I was a devoted fan of Michel Petrucciani, so it is surprising that it took Christian Jacob’s new album to reveal the permanence of Petrucciani’s work as a composer. Petrucciani recorded prolifically in his short life, in a variety of settings, and his own tunes always seemed like movements in the album-length suites he wove together from diverse found and invented materials. Christian Jacob is such a fluent, polished pianist—and his long-term working trio with bassist Trey Henry and drummer Ray Brinker is so tight—that he is able to reveal the luminous melodic essences inside Petrucciani’s complex irregular forms.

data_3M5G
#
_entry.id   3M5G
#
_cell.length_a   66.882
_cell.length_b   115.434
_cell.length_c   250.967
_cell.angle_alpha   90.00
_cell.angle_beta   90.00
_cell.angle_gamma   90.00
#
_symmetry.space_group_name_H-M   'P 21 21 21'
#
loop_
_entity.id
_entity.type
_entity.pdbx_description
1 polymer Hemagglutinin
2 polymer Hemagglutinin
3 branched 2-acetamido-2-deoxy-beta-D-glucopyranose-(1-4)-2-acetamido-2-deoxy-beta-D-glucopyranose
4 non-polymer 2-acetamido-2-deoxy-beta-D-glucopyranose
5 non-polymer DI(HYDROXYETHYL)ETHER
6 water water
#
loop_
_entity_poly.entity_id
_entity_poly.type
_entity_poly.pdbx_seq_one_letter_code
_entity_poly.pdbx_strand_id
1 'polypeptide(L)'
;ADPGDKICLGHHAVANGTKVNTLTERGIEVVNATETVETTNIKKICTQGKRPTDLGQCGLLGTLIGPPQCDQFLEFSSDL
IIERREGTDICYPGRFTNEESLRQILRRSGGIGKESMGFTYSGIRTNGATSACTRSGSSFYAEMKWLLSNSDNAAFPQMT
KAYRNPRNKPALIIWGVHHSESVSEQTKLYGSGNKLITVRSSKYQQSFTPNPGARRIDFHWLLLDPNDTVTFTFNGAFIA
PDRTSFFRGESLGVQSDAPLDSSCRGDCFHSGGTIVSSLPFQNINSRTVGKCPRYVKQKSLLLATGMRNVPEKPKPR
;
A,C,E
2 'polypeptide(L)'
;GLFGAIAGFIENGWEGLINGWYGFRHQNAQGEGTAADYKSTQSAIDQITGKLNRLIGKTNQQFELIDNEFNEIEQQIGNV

Once you have heard Jacob’s elegantly detailed and finished renderings of Petrucciani lines like “Looking Up” and “Even Mice Dance” and “13th” and “Memories of Paris,” it becomes remarkable that these songs have remained largely unexplored by jazz players. Jacob presents them as such meticulous and complete designs, and such rich sources for improvisation, that he newly claims their place in jazz literature.
When Petrucciani died at 36 in 1999, the French critic Francis Marmande wrote, “If the death of a musicians touches us in a special way, it is because they take their secrets with them.” With Contradictions, Christian Jacob has performed the valuable service of revealing that Michel Petrucciani left some of his secrets behind.